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Durham University

Research & business

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Professor Ben Anderson

Professor in the Department of Geography
Telephone: +44 (0) 191 33 41897
Fax: +44 (0) 191 33 41801
Room number: 322
Professor, Urban Worlds

Contact Professor Ben Anderson (email at ben.anderson@durham.ac.uk)

I am a cultural-political geographer whose research conceptualises ordinary affective life, and examines the politics of affect in relation to emergency governance, Brexit and the rise of populisms of the left and right, and other contemporary conditions. Since joining Durham in 2004, I’ve undertaken a wide range of administrative roles, including Director of the BA/MArts programmes, convenor of the Social-Spatial Theory and Urban Worlds Research Clusters, and currently joint REF co-ordinator. Occasionally, I distract myself from something else I should be doing by writing down some thoughts at @BenAndersonGeog

 

Affect and Contemporary Conditions

My main current research area concerns the politics of affect in relation to a range of contemporary conditons, principally the emergence of various populisms in the midst of intensifying precarity. Currently, this involves a new project on boredom in relation to contemporary capitalism. I’m fascinated by the question of how, if at all, boredom has changed since the second half of the twentieth century, and how staying with boredom might allow us to think differently about the affective lives of neoliberalism. Other ongoing work focuses on the affective geographies of Brexit (with Helen Wilson) and indebtedness (with James Ash, Paul Langley and Rachel Gordon). This empirical work builds on past theoretical work, principally a 2014 monograph – Encountering Affect: Capacities, Apparatuses, Conditions – which developed a vocabulary for describing how affective life is lived and governed (around concepts such as ‘structures of feeling’ and ‘affective atmospheres’). Current theoretical work on this theme concerns the idea of ‘Public Mood’. For the last three years, I’ve taught a third year module – Neoliberal Life – which explores how neoliberalisms are lived through boredom and outrage, disaffection and change, and hopes and optimism amongst other affects. The course develops from work on neoliberal affects and the relations between affective life and biopower:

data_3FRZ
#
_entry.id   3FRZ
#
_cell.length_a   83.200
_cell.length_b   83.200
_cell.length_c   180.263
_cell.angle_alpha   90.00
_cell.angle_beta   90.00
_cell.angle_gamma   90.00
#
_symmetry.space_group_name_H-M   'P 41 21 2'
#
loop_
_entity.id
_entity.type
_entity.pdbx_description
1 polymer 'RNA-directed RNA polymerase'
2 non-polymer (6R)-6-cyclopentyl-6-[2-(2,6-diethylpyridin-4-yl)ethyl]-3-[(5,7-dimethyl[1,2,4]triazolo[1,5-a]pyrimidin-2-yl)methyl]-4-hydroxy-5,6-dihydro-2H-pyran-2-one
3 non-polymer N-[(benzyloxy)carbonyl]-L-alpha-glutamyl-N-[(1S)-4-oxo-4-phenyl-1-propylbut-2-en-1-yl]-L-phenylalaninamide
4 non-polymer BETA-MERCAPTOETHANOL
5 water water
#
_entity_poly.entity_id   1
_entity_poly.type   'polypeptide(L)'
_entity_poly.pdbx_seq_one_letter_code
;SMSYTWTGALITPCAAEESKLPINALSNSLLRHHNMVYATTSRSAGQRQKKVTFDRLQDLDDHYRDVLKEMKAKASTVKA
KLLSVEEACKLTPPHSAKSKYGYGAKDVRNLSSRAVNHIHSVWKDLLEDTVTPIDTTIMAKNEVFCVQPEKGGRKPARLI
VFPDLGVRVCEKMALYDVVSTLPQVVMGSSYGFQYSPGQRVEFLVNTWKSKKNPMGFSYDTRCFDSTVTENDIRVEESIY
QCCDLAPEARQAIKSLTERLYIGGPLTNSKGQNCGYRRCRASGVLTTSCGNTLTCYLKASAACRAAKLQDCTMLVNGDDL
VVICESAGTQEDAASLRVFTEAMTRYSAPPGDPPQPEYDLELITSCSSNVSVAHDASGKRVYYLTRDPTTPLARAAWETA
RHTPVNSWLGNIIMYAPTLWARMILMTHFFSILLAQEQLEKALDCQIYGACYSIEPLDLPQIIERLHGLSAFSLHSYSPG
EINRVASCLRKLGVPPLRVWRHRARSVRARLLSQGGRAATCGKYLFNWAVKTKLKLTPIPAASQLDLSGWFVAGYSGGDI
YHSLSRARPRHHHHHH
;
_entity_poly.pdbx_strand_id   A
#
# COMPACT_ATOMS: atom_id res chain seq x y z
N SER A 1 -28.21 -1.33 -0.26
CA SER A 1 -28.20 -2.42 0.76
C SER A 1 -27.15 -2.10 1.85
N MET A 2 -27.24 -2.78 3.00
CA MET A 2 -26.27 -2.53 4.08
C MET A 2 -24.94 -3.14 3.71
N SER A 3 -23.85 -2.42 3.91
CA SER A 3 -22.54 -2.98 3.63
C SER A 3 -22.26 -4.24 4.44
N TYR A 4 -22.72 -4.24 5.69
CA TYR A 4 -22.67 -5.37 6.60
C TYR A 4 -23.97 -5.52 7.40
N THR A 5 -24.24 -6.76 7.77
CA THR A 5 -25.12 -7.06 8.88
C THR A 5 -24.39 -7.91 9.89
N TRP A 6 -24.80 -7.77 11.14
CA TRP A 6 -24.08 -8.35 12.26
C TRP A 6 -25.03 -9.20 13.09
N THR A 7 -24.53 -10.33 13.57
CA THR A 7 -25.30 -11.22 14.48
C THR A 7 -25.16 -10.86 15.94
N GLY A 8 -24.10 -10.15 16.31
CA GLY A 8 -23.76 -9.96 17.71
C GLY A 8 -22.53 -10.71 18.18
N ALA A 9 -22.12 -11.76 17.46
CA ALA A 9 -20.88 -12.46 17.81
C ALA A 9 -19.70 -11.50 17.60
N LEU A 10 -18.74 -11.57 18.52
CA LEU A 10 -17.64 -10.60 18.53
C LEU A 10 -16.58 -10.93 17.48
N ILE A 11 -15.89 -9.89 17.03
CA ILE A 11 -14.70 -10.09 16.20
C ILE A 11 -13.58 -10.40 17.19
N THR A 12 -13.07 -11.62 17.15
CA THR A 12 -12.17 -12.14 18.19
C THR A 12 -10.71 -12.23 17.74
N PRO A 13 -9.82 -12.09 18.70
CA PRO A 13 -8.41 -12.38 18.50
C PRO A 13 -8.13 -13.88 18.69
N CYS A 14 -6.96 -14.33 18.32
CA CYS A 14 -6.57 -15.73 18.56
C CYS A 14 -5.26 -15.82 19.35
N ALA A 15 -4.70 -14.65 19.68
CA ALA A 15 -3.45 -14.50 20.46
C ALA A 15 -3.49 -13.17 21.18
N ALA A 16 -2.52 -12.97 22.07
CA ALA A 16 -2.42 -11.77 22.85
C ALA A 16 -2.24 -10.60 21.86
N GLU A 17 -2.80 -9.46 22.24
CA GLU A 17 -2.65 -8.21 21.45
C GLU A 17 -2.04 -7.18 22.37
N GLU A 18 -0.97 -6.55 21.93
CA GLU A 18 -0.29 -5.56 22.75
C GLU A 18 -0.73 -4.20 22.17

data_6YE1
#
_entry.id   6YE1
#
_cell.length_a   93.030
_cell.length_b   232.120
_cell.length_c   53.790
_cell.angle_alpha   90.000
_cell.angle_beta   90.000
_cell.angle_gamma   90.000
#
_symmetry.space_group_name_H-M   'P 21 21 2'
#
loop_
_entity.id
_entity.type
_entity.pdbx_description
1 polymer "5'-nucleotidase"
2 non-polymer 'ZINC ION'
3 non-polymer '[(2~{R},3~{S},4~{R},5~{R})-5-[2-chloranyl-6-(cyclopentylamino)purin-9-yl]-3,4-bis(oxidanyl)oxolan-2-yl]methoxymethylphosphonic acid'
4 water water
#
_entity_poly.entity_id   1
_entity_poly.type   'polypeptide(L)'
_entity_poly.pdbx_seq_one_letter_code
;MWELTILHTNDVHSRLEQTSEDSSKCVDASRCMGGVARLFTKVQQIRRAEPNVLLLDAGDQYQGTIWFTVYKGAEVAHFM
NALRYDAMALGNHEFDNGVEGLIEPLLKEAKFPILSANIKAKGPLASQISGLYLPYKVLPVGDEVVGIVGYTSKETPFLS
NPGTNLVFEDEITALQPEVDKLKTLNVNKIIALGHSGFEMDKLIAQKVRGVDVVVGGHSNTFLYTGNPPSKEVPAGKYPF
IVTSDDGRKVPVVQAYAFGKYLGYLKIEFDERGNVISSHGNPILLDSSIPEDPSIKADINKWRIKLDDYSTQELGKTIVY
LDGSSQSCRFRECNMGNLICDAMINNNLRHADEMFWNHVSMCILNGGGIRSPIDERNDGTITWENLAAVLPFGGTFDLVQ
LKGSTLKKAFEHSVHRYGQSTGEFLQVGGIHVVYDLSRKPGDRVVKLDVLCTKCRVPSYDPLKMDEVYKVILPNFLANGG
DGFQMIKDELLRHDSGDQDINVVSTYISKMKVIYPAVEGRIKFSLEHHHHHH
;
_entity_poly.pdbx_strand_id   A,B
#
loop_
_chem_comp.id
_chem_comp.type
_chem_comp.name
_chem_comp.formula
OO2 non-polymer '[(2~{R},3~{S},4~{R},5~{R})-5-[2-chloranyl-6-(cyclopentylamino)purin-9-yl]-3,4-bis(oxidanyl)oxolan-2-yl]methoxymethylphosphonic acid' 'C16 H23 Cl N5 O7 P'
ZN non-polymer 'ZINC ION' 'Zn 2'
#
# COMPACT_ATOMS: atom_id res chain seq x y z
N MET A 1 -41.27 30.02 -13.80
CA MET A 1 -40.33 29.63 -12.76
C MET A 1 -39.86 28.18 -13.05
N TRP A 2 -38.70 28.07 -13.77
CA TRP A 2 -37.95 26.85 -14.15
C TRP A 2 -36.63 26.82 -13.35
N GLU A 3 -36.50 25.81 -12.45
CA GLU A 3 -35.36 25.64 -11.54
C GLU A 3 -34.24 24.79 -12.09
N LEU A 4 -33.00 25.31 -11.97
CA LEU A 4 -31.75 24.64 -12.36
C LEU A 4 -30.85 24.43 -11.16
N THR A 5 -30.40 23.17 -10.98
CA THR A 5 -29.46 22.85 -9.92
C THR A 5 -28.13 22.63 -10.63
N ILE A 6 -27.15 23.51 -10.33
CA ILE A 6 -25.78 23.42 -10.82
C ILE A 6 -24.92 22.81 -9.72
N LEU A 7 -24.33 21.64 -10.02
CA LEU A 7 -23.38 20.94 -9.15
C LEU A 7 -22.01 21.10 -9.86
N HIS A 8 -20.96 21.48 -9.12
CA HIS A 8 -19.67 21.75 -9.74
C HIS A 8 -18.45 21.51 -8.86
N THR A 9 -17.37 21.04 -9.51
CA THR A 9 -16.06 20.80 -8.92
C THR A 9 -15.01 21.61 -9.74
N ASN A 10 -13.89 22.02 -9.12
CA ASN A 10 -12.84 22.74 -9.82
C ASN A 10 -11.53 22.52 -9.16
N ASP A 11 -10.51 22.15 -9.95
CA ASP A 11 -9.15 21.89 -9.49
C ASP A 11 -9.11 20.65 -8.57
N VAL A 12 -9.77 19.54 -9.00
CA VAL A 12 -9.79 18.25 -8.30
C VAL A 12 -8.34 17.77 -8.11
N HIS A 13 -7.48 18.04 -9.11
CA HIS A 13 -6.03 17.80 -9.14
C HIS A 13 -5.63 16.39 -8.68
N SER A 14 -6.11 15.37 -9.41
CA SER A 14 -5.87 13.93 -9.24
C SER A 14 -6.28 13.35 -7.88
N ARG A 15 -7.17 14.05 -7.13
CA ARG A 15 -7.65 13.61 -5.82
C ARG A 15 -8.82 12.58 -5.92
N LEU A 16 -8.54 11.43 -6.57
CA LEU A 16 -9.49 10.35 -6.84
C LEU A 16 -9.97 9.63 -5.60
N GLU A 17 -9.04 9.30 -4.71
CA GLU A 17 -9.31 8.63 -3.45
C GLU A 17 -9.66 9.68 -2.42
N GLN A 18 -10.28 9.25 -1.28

Neoliberal Affects

https://journals.sagepub.com/doi/abs/10.1177/0309132515613167?journalCode=phgb

Affect and Biopower

https://rgs-ibg.onlinelibrary.wiley.com/doi/abs/10.1111/j.1475-5661.2011.00441.x

 

Governing Emergencies

The other main strand of my research focuses on how life is governed in, by and through emergencies. Over the second half of the twentieth century, ‘emergency’ shifted from being a term applied to a limited number of events to a term used in relation to almost any event. My research has aimed to understand how and why this change happened, tying it to shifts in ordinary affective life and transformations in the state’s relation to futures. Funded by the ESRC Leverhulme Trust, British Academy, EPSRC and RGS-IBG, work has focused on how new forms and practices of anticipation, such as exercises and scenarios, are being deployed by western states to anticipate and act on discontinuous futures. Recently, this work has shifted to consider situations where claims of emergency are used by progressive groups to draw attention to ongoing harms and damages in the context of enduring and intense inequalities.

 

On ‘slow emergencies’

https://journals.sagepub.com/doi/abs/10.1177/0309132519849263?journalCode=phgb

On emergency as a ‘mode of eventfulness’

https://journals.sagepub.com/doi/abs/10.1111/1467-954X.12447